Using Pharmabase to Perform Pharmacological Analyses of Cell Function

Peter J. S. Smith1, David Remsen1

1 BioCurrents Research Center, Marine Biological Laboratory, Woods Hole, Massachusetts
Publication Name:  Current Protocols in Bioinformatics
Unit Number:  Unit 14.2
DOI:  10.1002/0471250953.bi1402s13
Online Posting Date:  March, 2006
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Abstract

Pharmabase is designed to form a bridge between the molecular dimension of cell transport processes and the functional manipulation of the protein players. It has as its emphasis membrane transport and related pharmacology. Several search and navigation options are available, including membrane transport, disease, and a graphic interface arranged by pathway and cell type. The level of entry to the database can be tailored to the investigator's level of expertise. The final product of Pharmabase is a Compound Record detailing the use and targets of individual compounds. Navigation routes generally fall into hierarchical keys and are cross‐referenced. Pharmabase encourages input from its user community. It is maintained by the BioCurrents Research Center, an NIH resource funded through the National Center for Research Resources (NCRR).

Keywords: Pharmacology; Channels; Pumps; Carriers; Protein transporters

     
 
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Table of Contents

  • Basic Protocol 1: Navigating the Home Page of Pharmabase Using Compound and Subject Search
  • Basic Protocol 2: Using the Subject Navigator: Membrane Transport
  • Basic Protocol 3: Searching Pharmabase by Biochemical Pathway or Cell Structure Targets
  • Basic Protocol 4: Using the Graphic Navigator: Searching Cell Type or Pathway
  • Commentary
  • Literature Cited
  • Figures
     
 
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Materials

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Figures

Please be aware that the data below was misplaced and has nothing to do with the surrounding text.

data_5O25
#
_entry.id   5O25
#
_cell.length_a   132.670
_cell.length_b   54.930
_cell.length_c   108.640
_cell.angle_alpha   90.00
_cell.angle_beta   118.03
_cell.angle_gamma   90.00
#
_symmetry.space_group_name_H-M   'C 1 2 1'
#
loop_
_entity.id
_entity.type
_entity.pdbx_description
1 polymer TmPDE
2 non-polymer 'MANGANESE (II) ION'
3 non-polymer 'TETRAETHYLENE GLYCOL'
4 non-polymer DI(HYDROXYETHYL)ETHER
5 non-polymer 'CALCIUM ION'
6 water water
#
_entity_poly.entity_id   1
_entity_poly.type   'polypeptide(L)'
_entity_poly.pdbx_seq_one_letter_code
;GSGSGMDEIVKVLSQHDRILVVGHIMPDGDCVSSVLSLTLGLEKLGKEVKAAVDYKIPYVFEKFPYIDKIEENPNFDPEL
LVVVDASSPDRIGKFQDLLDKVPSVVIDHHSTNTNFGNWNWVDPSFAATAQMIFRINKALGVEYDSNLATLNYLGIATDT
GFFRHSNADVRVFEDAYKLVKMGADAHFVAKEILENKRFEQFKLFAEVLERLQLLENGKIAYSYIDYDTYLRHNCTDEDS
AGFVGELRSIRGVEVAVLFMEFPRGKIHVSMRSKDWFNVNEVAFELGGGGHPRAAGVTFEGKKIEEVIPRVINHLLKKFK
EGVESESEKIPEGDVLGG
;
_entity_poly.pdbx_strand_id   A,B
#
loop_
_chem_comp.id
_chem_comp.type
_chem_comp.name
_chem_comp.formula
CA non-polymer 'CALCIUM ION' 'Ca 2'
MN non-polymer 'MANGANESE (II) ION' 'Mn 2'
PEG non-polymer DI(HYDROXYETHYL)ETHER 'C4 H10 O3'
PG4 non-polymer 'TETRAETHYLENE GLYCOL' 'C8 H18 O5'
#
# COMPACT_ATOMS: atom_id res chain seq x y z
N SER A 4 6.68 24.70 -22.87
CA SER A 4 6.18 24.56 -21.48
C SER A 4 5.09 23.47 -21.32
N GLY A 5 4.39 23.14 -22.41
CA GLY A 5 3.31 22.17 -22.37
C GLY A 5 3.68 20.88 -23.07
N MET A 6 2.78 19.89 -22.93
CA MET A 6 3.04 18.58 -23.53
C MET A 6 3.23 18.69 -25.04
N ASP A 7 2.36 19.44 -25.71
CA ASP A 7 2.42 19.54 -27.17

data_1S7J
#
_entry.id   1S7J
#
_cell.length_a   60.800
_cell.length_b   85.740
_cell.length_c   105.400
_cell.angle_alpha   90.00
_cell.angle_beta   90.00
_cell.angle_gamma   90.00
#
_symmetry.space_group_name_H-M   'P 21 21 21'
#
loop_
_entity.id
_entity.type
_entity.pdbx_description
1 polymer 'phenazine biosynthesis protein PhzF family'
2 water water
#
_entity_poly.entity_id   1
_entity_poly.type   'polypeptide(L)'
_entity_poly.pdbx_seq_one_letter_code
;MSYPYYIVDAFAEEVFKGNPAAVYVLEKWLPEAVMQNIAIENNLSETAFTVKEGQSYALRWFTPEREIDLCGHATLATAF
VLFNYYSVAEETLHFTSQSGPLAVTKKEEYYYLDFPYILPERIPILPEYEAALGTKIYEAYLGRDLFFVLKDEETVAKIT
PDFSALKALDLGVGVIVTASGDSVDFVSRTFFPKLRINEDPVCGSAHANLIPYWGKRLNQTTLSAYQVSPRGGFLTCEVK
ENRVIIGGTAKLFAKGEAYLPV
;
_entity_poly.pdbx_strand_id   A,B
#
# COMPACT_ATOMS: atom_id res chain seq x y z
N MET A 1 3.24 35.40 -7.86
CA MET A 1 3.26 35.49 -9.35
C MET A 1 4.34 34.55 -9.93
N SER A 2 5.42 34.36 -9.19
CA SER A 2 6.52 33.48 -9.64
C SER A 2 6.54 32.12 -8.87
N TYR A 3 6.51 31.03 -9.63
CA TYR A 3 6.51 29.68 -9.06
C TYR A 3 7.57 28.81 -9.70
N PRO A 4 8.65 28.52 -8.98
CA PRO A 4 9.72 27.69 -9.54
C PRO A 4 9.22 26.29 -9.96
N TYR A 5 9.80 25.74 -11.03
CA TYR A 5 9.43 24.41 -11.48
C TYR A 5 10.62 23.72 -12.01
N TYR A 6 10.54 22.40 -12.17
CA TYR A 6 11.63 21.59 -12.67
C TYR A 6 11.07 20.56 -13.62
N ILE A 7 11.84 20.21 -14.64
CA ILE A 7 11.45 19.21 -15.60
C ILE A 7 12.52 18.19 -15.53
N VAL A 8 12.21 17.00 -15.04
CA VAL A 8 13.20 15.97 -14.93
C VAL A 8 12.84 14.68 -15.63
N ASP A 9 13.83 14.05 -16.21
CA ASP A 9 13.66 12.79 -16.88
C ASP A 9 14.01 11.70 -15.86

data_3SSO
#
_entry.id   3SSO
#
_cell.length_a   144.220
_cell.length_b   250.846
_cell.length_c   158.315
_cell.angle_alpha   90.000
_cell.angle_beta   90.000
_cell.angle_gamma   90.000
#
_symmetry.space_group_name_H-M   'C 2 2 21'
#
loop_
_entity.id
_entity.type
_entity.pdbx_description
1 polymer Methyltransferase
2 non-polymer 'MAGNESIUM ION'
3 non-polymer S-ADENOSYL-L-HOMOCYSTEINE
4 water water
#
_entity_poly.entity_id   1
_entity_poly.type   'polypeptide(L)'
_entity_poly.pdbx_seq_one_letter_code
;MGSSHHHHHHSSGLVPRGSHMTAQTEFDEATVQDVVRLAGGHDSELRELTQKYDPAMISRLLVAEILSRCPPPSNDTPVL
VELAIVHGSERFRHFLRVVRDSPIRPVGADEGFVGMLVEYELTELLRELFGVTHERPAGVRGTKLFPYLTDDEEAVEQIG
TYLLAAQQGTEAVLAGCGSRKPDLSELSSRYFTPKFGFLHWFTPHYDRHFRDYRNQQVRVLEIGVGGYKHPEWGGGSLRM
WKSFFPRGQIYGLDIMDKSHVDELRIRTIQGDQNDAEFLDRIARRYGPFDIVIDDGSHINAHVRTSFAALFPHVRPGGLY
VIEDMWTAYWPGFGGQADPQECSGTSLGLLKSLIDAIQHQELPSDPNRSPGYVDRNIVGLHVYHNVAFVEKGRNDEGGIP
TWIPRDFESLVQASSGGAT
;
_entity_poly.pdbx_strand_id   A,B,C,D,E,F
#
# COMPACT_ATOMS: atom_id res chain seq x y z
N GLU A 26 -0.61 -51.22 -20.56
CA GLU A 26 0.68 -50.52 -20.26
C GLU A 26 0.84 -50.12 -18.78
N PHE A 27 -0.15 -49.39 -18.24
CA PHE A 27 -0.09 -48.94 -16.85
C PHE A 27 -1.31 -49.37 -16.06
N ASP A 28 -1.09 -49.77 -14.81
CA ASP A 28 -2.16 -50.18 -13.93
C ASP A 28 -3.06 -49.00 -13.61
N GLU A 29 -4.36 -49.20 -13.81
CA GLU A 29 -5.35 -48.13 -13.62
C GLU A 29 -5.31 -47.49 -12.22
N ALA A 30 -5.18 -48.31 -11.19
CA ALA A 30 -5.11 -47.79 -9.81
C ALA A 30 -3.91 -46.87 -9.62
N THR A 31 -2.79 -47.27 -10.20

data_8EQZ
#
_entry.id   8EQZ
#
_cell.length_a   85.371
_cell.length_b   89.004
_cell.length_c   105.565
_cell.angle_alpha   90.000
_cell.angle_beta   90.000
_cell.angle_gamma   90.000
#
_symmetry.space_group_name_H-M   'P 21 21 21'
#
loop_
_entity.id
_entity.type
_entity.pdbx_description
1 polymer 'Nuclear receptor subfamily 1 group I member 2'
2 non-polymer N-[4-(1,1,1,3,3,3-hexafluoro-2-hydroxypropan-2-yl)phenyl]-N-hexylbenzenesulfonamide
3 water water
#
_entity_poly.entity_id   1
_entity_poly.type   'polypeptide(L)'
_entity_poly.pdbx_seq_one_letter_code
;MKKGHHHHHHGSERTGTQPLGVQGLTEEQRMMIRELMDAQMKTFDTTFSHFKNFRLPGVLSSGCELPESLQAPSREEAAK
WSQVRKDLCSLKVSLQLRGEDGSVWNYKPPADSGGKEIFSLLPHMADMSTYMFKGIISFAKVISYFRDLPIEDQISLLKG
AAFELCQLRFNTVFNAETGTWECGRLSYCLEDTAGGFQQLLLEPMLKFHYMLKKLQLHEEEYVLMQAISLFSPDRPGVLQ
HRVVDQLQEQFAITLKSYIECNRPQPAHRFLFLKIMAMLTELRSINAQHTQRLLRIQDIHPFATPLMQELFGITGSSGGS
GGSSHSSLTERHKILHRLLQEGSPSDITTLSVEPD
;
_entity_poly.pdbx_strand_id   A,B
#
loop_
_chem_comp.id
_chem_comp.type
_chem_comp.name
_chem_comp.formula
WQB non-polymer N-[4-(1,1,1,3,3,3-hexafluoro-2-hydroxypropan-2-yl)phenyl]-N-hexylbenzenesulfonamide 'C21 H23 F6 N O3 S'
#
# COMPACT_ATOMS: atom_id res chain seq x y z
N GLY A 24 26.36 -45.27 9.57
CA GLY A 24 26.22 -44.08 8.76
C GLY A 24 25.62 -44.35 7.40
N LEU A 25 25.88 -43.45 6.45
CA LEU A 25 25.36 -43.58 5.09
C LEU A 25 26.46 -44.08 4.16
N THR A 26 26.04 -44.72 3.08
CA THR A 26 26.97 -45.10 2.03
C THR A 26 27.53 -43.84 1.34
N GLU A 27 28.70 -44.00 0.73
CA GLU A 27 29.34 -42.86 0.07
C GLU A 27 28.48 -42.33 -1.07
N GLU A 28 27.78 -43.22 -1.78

Videos

Literature Cited

   Barchan, D., Kachalsky, S., Neumann, D., Vogel, Z., Ovadia, M., Kochva, E., and Fuchs, S. 1992. How the mongoose can fight the snake: The binding site of the mongoose acetylcholine receptor. Proc. Natl. Acad. Sci. U.S.A. 89:7717‐7721.
   Greenberg, R.M. 2005. Are Ca2+ channels targets of praziquantel action? Int. J. Parasitol. 35:1‐9.
   McDonough, S.I. 2003. Peptide toxin inhibition of voltage gated calcium channels: Selectivity and mechanisms. In Calcium Channel Pharmacology, 1st ed. (S.I. McDonough, ed.). Plenum, New York.
   Rose, M.R. and Griggs, R.C. 2001. Channelopathies of the Nervous System, p. 347. Butterworth‐Heinemann, Burlington, Mass.
Internet Resources
Key References
   Ashcroft, F.M. 2000. Ion Channels and Disease. Academic Press, Inc., San Diego, Ca.
  A text that covers channels, receptors, and gap junctions, as related to disease.
   Hille, B. 2001. Ion Channels of Excitable Membranes. Sinauer Associates, Inc., Sunderland, Mass.
  An advanced biophysical text that covers channel properties in excitable cells.
   Piccolino, M. 1997. Luigi Galvani and animal electricity: Two centuries after the foundation of electrophysiology. Trends Neurosci. 20:443‐448.
  A general introduction, from an historical perspective, to excitable membranes.
   Stein, W.D. 1990. Channels, Carriers, and Pumps. Academic Press, Inc., San Diego, Ca.
  Although now dated, this is an excellent and well written introduction to the field of transmembrane transport mechanisms.
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